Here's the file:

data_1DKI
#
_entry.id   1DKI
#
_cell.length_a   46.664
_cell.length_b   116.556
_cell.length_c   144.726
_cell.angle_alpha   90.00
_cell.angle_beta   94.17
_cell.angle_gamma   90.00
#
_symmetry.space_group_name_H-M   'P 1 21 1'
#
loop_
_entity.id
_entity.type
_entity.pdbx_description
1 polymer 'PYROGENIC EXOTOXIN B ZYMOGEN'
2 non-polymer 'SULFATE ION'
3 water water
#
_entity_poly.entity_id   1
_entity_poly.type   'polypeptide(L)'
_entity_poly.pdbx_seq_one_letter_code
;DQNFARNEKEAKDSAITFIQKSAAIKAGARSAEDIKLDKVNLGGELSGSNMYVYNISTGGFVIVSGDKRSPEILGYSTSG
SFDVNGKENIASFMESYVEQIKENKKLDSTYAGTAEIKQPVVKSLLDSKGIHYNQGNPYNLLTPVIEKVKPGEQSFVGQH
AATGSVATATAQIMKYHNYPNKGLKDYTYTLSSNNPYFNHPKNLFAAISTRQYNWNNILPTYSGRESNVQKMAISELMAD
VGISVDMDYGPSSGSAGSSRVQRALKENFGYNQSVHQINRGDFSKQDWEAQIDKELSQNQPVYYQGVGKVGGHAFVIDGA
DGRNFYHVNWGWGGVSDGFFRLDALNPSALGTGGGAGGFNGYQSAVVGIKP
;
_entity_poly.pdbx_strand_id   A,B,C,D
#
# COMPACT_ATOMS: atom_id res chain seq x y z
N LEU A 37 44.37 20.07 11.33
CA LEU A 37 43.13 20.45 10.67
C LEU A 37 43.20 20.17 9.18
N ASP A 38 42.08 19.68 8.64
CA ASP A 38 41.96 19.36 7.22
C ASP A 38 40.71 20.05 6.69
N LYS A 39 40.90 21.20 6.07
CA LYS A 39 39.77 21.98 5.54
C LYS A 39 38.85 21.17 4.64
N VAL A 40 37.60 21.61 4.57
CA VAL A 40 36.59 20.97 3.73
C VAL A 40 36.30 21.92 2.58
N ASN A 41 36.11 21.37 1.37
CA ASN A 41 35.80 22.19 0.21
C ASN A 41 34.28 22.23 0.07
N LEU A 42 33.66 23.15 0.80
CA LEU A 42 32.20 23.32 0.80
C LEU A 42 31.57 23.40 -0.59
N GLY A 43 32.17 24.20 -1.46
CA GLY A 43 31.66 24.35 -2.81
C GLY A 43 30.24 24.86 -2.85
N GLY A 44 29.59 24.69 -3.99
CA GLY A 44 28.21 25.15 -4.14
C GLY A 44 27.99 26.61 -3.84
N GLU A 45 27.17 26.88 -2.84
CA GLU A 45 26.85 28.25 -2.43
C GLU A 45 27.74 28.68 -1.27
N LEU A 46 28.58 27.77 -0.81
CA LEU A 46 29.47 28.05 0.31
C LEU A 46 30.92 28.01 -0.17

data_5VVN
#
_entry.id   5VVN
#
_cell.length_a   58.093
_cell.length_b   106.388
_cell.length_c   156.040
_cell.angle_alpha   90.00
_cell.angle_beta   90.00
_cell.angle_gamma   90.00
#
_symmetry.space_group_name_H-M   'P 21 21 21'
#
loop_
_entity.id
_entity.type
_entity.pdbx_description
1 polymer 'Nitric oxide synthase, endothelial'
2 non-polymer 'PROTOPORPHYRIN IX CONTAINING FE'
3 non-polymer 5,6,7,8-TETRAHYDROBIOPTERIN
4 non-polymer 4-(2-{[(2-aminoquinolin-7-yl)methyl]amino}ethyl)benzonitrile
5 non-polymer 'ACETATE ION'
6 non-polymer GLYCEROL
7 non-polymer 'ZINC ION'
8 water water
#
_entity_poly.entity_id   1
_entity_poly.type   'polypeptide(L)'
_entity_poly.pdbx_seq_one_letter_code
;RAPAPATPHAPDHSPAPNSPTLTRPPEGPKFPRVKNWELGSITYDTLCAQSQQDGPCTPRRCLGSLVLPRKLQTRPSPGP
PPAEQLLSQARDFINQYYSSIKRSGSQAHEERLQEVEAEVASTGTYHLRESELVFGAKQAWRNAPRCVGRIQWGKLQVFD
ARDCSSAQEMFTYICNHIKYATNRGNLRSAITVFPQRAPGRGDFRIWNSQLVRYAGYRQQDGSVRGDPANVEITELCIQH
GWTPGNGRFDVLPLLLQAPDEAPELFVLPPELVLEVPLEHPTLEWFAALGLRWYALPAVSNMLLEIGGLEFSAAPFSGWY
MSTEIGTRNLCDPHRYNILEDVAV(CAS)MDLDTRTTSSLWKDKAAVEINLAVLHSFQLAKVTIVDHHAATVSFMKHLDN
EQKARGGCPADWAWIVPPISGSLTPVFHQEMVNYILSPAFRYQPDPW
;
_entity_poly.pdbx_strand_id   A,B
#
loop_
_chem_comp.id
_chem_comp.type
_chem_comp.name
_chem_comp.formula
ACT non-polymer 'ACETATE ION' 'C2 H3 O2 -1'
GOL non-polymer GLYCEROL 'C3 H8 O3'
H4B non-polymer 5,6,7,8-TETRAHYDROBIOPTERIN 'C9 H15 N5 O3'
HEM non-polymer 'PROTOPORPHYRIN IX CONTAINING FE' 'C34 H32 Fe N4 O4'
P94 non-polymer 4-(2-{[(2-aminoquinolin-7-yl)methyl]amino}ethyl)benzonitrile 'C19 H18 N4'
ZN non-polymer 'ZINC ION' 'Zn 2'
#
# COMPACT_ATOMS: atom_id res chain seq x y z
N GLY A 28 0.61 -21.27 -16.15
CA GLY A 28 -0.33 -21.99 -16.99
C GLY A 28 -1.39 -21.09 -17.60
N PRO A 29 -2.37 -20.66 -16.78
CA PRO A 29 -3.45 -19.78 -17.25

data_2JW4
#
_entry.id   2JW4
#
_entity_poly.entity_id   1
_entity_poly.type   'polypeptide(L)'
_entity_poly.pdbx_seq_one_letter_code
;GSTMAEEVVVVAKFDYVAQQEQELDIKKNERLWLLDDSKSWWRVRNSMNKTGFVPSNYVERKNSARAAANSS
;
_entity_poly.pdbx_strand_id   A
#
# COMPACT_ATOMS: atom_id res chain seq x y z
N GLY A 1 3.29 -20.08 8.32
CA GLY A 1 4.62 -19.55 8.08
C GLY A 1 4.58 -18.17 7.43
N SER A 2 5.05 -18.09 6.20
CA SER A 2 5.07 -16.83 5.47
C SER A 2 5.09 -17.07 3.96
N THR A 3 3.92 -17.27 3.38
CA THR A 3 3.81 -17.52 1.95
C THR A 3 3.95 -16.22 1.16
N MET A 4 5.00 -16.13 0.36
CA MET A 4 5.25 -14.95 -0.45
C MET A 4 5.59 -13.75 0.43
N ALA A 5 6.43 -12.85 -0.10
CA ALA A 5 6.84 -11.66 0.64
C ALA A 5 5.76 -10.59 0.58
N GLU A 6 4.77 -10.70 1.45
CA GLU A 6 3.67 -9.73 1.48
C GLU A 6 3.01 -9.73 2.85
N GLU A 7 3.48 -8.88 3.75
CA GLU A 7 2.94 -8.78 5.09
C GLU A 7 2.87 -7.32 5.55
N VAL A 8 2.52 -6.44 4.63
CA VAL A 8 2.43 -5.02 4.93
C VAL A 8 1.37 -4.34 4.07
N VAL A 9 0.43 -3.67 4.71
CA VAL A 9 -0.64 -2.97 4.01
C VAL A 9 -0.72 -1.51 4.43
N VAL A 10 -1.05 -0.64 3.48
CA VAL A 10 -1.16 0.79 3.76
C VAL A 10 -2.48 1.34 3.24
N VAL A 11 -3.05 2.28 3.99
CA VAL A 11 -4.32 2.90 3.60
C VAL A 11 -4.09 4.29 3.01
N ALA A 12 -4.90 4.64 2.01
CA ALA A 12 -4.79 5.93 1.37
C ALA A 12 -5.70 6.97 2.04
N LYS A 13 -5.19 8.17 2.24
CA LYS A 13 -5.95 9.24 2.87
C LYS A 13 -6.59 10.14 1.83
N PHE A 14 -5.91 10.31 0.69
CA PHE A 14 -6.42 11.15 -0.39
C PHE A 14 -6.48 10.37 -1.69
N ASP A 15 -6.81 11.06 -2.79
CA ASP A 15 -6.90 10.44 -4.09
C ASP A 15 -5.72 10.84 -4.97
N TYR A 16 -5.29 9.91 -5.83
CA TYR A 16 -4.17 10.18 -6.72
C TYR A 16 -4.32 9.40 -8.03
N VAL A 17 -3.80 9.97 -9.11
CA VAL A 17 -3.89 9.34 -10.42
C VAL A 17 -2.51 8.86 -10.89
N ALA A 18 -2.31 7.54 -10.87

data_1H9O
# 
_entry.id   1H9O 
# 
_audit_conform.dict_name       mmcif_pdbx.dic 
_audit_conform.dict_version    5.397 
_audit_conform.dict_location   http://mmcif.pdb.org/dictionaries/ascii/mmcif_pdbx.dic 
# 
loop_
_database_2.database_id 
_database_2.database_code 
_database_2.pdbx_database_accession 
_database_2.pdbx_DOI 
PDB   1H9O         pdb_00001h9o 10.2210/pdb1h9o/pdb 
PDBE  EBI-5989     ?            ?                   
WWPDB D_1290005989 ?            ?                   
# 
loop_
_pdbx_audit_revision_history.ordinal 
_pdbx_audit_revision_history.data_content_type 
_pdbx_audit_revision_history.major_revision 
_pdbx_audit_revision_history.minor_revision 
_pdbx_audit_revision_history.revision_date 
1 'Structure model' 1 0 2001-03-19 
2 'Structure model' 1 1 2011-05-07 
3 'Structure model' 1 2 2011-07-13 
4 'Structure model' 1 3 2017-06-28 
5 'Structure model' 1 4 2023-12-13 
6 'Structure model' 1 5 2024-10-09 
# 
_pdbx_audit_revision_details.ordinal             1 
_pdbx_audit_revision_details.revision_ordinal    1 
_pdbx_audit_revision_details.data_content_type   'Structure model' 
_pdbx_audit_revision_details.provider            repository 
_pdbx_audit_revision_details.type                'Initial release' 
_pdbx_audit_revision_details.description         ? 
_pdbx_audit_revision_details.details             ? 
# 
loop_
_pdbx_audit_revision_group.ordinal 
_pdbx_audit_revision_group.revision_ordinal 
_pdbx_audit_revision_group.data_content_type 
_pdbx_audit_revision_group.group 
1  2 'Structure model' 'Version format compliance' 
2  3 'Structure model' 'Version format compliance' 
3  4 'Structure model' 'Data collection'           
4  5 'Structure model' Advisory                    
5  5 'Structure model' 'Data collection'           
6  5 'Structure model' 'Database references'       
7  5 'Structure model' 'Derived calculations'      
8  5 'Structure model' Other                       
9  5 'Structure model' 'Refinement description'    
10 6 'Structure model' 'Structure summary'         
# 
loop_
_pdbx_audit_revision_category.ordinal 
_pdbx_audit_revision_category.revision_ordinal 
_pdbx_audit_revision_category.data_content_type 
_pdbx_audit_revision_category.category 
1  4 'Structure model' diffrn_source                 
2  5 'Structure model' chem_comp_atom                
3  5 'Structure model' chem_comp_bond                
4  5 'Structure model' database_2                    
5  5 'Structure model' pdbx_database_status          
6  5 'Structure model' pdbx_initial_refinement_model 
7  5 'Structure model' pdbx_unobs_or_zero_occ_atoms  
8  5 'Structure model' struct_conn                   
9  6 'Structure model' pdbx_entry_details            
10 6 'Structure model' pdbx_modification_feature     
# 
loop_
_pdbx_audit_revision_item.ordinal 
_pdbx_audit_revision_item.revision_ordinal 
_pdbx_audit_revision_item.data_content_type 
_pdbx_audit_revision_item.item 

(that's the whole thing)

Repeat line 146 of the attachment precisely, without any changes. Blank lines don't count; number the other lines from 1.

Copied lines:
C ALA A 5 5.76 -10.59 0.58